NASA has a plan. Not one, in this case, about spaceships and astronauts, but something far more ‘down to earth’: open data. The organisation’s Plan for Increasing Access to the Results of Scientific Research was first published in late 2014, laying out NASA’s commitment to open up its datasets for international reuse. Full implementation of the plan is set to be in place from October 2015.
The plan aims, in NASA’s words, to “ensure public access to publications and digital data sets arising from NASA research, development, and technology programs”.
Done properly, opening up complex data sets for public analysis and reuse can lead to new and exciting discoveries, sometimes by those with nothing more than a keen amateur interest (or perhaps obsession) with the topic.
NASA is fully aware of this potential. It says it wants to support researchers to make new findings based on its data, not just in the US but around the globe. As if to prove the point, NASA’s Data Stories website highlights a number of case studies of people reusing its datasets in original applications, such as a ‘Solar System Simulator’ created by Canadian website developer Martin Vezina.
NASA also knows it needs to show commitment to scientific integrity and the accuracy of its research data and wants to encourage others to do the same. So by publishing its own datasets, NASA’s team are setting a benchmark for researchers hoping to grab a slice of the organisation’s annual research investment – a whopping US$3 billion. A condition of funding those research contracts, outlined in the 2014 document, is that researchers must develop their own data management plans describing how they will provide access to their scientific data in digital format. One small step for open data, one giant leap for new scientific discovery?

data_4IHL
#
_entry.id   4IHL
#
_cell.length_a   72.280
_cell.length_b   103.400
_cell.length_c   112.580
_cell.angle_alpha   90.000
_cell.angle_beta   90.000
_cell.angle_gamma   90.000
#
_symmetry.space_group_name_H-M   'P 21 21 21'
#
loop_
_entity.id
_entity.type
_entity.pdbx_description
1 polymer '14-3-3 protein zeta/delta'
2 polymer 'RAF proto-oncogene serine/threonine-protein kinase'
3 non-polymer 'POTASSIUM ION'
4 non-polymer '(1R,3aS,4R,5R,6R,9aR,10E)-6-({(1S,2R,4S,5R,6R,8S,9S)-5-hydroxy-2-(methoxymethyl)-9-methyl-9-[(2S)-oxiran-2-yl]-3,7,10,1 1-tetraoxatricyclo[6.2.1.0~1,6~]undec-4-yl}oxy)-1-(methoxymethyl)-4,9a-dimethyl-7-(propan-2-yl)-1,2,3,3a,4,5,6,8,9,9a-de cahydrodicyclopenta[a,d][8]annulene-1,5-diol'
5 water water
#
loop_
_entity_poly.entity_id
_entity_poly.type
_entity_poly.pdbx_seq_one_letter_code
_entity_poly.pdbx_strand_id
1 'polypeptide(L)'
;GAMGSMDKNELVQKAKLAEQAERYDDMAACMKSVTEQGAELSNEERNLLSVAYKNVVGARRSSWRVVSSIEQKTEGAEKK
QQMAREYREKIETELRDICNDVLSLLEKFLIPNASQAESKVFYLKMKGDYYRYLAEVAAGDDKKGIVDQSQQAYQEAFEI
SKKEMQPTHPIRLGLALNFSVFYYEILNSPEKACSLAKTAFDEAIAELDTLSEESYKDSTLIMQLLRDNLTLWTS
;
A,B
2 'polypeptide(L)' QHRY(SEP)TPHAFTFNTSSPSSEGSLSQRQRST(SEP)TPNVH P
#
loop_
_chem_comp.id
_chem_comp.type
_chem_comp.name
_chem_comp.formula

“This plan will ‘ensure public access to publications and digital data sets arising from NASA research, development, and technology programs’.”
How public data is being reused: The Australian Survey of Social Attitudes
The Australian Survey of Social Attitudes (AuSSA) is the main source of data for the scientific study of the social attitudes, beliefs and opinions of the nation.
It measures how those attitudes change over time as well as how they compare with other societies, which helps researchers better understand how Australians think and feel about their lives. Similar surveys are run in other countries, meaning data from AuSSA also allows us to compare Australia with countries all over the world.
Access to the AuSSA data has allowed independent researchers to explore changes in social attitudes in Australia over time. For example, Andrew Norton (now at the Grattan Institute in Melbourne) has analysed AuSSA to examine changes in attitudes towards same sex relationships between 1984 and 2009, noting the major shifts in favour of same sex relationships during that period.
AuSSA is often used as a reference point for public policy debate. A number of media articles have been based on its findings, discussing topics as diverse as climate change, the welfare state and the kindness of Australians.
Similarly Australian Policy Online includes 18 different papers making use of AuSSA, including papers on perceptions of democracy, population growth, cultural identity and tax policy.
AuSSA datasets can be accessed via its website.
With thanks to Steve McEachern, Director of the Australian Data Archive at Australian National University.
Featured image source (above): NASA.